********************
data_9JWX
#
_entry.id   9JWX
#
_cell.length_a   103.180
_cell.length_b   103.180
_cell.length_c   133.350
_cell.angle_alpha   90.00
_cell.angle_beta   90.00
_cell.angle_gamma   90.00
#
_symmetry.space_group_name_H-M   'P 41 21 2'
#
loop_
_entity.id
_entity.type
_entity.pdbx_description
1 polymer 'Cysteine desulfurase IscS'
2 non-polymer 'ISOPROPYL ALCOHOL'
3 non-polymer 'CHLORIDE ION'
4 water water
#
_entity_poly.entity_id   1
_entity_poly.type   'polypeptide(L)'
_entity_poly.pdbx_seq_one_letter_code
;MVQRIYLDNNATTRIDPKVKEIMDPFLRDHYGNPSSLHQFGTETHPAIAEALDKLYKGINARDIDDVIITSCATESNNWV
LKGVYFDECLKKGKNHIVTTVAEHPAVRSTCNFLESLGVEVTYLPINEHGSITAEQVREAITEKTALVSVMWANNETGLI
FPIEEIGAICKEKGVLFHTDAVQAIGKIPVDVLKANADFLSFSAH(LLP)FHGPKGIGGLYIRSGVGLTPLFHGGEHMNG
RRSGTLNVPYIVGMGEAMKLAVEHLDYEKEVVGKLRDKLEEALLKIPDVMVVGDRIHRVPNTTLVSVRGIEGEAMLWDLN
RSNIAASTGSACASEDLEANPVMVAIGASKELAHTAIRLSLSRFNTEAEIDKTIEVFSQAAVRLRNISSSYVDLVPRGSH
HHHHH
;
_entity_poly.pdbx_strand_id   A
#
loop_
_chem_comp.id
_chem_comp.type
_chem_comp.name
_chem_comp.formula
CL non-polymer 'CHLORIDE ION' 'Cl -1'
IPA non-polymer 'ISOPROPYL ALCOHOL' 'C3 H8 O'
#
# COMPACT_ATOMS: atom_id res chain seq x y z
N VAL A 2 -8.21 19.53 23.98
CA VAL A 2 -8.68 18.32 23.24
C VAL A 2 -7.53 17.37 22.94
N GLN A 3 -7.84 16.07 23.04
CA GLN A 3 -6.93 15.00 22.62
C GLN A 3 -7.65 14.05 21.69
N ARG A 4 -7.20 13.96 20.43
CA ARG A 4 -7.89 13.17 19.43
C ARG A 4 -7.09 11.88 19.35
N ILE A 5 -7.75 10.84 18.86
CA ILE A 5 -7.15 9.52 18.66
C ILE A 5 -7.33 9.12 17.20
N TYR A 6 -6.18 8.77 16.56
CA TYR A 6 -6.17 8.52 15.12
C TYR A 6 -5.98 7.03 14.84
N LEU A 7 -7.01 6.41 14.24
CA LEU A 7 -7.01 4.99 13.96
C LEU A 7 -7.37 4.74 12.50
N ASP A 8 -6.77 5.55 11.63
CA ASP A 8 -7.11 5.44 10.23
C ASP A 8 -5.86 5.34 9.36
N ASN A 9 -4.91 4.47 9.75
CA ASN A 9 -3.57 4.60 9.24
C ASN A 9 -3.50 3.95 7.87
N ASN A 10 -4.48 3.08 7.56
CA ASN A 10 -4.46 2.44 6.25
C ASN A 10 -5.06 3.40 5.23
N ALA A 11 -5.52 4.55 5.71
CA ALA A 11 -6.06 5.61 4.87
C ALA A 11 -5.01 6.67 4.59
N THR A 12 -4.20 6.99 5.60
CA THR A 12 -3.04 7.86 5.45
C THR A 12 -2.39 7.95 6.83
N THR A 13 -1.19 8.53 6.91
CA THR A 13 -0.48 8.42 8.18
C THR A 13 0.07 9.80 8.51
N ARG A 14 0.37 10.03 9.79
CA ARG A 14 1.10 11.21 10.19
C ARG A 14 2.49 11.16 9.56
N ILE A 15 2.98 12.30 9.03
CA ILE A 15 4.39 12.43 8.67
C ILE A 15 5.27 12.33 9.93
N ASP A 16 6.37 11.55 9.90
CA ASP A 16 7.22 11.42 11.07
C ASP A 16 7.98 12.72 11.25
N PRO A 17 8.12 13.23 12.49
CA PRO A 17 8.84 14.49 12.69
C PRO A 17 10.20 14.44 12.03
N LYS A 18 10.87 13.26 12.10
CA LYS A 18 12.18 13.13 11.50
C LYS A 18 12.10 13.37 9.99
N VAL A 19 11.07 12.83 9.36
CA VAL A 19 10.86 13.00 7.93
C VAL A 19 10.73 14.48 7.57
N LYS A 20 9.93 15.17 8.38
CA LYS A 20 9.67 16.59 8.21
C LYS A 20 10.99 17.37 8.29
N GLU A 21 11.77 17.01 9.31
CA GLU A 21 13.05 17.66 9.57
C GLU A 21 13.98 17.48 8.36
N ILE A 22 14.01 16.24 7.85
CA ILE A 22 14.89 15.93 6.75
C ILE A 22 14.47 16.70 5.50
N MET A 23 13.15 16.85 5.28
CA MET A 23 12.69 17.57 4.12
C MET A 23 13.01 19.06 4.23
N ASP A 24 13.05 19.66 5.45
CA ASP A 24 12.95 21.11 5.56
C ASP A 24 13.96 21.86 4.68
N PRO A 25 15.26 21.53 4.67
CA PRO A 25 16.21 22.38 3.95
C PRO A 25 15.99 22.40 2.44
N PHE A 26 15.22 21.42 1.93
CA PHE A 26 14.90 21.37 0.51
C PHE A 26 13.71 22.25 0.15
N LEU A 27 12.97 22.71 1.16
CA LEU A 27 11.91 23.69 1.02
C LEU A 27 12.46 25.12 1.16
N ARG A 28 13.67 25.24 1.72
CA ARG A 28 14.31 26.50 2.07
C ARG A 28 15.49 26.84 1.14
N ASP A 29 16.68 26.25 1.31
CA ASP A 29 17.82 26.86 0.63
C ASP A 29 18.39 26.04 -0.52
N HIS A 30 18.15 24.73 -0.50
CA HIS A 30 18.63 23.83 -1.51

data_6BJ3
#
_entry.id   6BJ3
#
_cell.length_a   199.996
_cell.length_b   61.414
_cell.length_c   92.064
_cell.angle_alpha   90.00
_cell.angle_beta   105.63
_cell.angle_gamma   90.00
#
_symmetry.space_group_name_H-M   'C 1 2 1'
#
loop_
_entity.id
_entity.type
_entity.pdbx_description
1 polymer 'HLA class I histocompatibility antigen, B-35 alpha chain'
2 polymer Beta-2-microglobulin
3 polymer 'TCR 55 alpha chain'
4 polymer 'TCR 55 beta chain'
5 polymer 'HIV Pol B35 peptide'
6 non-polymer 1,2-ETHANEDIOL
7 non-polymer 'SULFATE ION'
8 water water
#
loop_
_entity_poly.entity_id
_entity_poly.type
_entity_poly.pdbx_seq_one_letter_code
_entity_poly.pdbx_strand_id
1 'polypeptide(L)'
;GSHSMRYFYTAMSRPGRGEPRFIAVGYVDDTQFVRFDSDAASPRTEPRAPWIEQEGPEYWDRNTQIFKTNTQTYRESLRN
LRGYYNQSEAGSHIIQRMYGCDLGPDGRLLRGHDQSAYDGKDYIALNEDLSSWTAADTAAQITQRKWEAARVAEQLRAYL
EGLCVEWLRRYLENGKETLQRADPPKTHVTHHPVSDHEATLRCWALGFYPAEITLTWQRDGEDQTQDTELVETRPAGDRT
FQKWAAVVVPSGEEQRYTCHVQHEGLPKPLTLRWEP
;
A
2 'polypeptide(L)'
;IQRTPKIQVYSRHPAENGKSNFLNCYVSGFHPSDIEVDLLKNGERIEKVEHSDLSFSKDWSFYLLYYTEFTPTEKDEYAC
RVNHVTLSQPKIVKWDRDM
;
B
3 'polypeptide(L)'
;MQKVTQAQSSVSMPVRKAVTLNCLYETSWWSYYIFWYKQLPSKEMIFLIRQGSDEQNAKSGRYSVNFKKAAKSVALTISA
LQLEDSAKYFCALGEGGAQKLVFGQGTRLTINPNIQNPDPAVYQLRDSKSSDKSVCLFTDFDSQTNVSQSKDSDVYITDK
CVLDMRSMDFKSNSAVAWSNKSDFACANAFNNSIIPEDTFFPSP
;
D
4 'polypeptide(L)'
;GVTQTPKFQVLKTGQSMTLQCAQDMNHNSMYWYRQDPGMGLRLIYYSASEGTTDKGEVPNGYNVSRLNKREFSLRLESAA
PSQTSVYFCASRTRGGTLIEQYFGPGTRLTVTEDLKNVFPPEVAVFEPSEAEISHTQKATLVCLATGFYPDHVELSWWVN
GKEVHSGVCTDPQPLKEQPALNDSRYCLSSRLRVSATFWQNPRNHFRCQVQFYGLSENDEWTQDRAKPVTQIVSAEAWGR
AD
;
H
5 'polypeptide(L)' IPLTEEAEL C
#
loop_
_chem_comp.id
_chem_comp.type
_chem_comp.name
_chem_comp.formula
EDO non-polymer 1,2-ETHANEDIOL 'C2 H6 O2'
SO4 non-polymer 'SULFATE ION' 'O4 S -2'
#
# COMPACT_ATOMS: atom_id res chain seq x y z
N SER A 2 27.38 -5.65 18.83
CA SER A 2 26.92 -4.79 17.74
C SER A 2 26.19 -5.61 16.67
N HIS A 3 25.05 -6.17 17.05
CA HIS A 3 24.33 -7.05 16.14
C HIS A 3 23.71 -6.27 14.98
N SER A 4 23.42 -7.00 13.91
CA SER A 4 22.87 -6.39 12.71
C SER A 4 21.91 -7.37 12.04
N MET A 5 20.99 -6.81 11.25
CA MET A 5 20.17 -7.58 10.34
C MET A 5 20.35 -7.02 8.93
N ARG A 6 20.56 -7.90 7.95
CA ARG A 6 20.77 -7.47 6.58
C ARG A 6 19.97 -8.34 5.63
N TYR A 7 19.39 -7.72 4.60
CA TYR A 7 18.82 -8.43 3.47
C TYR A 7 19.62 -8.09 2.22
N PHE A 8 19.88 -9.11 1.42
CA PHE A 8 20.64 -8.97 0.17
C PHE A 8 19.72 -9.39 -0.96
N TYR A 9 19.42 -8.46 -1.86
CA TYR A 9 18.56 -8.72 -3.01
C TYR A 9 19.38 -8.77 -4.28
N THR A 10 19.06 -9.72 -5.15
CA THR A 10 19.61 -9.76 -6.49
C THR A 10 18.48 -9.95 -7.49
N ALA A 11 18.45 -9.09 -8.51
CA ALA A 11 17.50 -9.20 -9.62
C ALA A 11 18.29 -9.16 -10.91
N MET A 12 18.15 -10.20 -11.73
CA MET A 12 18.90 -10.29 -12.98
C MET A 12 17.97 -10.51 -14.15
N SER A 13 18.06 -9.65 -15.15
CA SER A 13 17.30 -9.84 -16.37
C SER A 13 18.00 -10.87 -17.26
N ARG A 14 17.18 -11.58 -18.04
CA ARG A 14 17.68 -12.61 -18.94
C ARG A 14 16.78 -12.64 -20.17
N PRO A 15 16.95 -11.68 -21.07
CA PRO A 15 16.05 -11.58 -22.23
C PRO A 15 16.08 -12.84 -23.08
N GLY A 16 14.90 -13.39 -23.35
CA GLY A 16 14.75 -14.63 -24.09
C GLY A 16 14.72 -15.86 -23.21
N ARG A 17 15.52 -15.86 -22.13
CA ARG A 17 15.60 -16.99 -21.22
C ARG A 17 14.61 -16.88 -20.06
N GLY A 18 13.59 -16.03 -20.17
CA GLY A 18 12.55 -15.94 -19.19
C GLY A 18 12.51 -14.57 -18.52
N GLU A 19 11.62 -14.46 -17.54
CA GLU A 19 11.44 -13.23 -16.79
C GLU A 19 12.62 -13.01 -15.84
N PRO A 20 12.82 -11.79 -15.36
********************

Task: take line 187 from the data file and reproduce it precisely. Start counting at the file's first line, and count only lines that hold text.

#